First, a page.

Analyzing Patents Generated by SBIR Firms

Report Number: NPS-AM-14-C11P18R02-067

Series: Acquisition Management

Category: Small Business

Report Series: Proceedings Paper

Authors: Toby Edison

Title: Analyzing Patents Generated by SBIR Firms

Published: 2014-04-01

Sponsored By: Acquisition Research Program

Status: Published--Unlimited Distribution

Research Type: Other Research Faculty

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Keywords: innovation, patents, patent rights, Small Business Innovation Research (SBIR)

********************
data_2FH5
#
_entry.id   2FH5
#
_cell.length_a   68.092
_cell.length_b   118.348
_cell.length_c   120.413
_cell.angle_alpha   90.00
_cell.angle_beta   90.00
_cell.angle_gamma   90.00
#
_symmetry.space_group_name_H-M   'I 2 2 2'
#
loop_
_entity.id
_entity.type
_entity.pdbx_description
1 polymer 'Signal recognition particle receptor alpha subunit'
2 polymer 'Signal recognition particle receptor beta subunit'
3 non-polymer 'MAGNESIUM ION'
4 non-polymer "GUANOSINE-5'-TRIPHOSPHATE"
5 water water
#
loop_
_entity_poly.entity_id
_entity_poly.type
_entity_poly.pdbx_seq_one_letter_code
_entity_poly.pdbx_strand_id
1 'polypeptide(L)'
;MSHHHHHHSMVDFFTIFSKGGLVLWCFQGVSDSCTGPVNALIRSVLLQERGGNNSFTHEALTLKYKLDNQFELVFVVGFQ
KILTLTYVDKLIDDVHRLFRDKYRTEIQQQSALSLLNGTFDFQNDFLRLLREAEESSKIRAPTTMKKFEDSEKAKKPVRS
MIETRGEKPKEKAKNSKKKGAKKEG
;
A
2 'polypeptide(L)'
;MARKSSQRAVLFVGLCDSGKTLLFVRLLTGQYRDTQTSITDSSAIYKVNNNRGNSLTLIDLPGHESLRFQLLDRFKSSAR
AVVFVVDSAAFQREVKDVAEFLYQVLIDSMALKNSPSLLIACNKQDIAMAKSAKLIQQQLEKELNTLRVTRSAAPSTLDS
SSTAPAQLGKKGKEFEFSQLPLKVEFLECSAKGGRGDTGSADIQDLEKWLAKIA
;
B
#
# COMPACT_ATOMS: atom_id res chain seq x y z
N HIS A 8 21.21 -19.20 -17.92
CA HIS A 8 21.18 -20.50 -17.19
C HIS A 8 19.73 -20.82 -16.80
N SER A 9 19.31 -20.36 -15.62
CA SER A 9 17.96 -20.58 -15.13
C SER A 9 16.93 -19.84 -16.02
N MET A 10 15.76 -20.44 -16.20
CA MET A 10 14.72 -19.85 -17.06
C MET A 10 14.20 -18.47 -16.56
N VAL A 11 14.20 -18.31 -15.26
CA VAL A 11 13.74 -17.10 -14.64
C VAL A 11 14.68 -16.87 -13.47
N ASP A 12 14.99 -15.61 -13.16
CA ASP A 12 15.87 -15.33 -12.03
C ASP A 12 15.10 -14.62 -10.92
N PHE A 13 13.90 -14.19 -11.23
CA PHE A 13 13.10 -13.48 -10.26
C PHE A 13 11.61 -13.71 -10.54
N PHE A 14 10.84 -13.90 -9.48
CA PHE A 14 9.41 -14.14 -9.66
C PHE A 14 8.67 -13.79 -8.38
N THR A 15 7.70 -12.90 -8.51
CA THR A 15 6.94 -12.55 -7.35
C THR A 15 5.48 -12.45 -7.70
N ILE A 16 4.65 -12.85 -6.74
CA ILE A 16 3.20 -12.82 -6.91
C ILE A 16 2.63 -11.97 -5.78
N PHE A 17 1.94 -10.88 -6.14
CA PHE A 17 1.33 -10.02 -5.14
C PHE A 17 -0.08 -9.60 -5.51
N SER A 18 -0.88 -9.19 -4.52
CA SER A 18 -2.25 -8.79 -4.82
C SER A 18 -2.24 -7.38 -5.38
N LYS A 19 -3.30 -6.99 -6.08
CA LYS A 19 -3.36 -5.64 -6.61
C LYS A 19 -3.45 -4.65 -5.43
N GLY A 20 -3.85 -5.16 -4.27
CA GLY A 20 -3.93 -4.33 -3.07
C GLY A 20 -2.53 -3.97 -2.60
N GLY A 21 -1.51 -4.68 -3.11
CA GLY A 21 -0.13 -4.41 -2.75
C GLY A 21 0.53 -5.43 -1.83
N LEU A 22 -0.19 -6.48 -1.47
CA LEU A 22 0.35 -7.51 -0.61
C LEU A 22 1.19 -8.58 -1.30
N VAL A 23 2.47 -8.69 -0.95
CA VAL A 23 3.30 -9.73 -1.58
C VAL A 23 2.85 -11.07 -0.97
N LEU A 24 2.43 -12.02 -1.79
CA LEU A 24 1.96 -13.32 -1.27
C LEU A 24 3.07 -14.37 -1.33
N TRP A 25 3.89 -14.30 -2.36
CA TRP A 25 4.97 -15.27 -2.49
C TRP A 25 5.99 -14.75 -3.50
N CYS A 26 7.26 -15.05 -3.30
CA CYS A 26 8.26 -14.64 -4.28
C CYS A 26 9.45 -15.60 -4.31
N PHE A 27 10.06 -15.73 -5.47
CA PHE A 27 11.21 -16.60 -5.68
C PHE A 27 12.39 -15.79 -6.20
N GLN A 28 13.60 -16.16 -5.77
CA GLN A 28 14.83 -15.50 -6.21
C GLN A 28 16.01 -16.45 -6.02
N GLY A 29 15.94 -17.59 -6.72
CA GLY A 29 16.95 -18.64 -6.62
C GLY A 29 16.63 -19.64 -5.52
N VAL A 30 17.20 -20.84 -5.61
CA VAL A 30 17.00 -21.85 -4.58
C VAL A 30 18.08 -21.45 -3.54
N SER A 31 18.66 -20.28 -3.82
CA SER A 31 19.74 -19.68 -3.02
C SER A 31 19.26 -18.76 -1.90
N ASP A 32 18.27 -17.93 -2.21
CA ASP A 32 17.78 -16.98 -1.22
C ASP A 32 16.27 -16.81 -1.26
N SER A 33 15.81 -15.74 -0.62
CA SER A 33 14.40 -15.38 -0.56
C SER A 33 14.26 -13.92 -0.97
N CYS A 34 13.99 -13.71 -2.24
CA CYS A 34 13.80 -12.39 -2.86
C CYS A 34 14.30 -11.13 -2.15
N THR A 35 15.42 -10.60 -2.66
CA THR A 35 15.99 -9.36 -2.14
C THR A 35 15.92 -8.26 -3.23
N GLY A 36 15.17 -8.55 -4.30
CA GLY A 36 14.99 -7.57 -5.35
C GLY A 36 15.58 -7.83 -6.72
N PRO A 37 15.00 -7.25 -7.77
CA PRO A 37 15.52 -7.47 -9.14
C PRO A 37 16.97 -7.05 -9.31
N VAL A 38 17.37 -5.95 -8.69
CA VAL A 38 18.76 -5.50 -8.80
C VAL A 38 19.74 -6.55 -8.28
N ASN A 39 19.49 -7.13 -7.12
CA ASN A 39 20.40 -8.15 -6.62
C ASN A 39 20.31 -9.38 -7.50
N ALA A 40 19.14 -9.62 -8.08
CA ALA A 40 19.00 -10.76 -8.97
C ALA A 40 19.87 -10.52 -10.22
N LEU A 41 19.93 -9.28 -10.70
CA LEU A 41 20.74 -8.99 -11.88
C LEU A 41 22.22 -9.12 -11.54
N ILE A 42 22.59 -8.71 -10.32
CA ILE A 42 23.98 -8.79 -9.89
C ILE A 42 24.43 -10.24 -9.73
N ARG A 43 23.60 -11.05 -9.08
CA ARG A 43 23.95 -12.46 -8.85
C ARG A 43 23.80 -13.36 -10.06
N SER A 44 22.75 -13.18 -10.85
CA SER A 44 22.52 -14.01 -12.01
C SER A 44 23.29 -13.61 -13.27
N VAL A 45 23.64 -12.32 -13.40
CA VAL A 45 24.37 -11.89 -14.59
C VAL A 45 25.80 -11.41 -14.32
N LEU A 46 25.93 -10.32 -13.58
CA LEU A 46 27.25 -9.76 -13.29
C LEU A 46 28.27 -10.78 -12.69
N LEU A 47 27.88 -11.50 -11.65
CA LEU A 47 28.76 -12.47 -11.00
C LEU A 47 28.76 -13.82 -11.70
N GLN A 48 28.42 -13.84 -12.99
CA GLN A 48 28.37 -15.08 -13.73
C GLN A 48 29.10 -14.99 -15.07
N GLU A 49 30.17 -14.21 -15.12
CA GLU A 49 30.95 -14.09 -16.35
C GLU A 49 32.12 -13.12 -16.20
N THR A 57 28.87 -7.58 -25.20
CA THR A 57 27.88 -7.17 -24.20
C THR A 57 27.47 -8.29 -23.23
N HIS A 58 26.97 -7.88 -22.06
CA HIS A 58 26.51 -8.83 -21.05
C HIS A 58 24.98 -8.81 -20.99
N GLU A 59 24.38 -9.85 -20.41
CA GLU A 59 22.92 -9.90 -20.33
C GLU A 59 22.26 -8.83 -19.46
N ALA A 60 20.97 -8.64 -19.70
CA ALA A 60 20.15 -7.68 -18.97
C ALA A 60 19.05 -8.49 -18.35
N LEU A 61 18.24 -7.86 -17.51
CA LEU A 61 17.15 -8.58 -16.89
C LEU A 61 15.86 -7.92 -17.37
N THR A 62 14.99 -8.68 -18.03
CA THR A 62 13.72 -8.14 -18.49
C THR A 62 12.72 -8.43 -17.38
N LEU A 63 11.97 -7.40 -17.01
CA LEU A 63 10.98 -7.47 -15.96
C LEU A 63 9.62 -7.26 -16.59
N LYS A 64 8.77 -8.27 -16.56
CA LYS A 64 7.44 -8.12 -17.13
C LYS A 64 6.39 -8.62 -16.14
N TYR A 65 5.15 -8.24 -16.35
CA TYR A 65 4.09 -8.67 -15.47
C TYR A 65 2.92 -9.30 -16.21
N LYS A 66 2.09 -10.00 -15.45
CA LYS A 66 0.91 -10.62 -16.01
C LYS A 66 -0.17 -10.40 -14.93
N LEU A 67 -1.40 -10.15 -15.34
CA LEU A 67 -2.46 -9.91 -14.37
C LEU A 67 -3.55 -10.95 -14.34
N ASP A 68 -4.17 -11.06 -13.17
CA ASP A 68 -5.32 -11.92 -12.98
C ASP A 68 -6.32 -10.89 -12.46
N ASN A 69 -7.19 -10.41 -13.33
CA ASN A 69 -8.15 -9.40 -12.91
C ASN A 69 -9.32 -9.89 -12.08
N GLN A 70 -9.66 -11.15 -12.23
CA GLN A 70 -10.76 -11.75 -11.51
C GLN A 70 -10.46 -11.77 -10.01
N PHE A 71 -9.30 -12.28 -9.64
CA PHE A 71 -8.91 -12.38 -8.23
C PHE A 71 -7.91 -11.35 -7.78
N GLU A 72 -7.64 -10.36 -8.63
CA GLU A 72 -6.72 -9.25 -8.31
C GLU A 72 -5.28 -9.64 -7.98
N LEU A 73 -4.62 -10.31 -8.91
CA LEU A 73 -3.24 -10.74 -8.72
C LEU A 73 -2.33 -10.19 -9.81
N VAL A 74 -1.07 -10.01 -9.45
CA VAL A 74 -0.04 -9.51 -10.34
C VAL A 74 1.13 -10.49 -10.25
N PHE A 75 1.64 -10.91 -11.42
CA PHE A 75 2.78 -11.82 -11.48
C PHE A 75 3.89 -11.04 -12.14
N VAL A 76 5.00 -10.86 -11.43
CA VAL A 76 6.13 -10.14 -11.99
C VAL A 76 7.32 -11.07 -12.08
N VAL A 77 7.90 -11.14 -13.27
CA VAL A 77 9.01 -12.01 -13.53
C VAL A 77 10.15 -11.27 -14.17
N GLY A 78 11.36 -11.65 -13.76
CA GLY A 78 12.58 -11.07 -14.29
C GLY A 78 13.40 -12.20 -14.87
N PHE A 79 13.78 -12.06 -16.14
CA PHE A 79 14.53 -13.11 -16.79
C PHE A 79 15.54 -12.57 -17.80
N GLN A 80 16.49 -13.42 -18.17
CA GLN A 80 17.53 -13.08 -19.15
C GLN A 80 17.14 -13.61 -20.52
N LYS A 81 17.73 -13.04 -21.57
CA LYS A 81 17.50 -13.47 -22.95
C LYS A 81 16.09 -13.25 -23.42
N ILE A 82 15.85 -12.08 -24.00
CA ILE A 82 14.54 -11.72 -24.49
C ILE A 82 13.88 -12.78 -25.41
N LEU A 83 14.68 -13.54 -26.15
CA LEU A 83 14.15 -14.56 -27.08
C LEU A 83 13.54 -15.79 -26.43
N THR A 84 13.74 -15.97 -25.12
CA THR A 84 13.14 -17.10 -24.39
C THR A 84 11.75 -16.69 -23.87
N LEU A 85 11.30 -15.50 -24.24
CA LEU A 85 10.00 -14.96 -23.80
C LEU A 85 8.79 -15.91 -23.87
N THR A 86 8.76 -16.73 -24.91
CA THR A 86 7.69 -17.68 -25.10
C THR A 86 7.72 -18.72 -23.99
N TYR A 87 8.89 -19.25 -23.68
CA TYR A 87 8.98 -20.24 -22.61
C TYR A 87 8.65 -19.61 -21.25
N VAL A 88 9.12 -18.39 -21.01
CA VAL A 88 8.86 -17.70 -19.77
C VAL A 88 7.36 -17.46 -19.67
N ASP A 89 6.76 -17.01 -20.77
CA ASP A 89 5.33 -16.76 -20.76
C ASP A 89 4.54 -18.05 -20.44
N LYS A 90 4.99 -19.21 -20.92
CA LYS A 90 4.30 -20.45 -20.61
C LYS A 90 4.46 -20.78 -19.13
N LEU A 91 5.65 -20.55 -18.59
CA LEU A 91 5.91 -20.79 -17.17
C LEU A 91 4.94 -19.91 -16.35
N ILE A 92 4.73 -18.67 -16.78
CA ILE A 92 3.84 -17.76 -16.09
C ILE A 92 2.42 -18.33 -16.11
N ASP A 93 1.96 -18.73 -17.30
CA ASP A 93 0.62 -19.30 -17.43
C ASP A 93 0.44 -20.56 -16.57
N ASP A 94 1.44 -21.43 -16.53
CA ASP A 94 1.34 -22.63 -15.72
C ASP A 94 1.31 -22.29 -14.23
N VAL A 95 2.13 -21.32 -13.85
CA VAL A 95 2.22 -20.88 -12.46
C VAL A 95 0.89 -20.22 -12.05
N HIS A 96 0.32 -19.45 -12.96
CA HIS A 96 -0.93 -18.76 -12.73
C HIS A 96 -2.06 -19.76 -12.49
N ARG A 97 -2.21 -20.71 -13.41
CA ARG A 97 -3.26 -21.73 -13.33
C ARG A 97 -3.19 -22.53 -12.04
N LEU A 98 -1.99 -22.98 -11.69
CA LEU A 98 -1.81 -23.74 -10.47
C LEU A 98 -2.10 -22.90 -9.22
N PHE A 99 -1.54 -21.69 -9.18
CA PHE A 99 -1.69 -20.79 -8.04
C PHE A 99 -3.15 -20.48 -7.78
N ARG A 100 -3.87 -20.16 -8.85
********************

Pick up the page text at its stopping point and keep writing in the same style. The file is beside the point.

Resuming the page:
The Department of Defense is the single largest funder and consumer of research and development in the United States. The main incentives the DoD gives innovators are direct funding, research contests, and, increasingly, intellectual property rights protection. Institutions protecting intellectual property provide incentives for innovation, because they give innovators the ability to commercially exploit their inventions before others can enter the market with similar technologies. To this end, the Constitution explicitly gives Congress the power to grant inventors the right to patent their inventions. Patent rights are a controversial economic incentive that grants a temporary monopoly to the inventor to exploit the technology, in exchange for public declaration of the invention. Even more controversial is the retention of patent rights by private inventors conducting publicly funded research: Proponents argue that giving private inventors title to their invention gives them incentives to commercialize their innovations, opponents argue that public research results should remain in the public domain, and not be given the temporary monopoly protection of patent. Until the 1980s, the default for the DoD in assigning patents rights was for the government to retain ownership, with private firms and individuals obtaining patent rights in exceptional circumstances. In the 1980s, the Bahy-Dole Act and Stevensen-Wilder Act, both in 1980 and the 1982, Small Business Innovation Research (SBIR) Act were part of a series of laws granting inventors and participating firms intellectual property rights, including patents rights to inventions funded by federal research money. To date there has been no systematic analysis of these laws on the propensity to patent DoD funded research. This research builds a database of patent funded by the DoD to see if the statutory changes have increased the propensity to patent of defense research performers. The analysis is specifically set up to see if participants in the SBIR program are more innovative than other research performers. To answer this question, I use non-linear regression techniques to test the following three hypotheses: 1. H0: SBIR participants have a higher patent output per R&D dollar than other research performers. 2. H0: SBIR participants receive more citations per patent than other research performers. 3. H0: SBIR participants produce more high citation patents per patent, or per R&D dollar than other research performers. I find that SBIR contract winners are more prolific patenters per DoD R&D dollar than large defense contractors, but less prolific than Universities. The citation rate (per DoD R&D dollar and per patent) for SBIR patents is also more than other DoD Assignees but less than University assignees.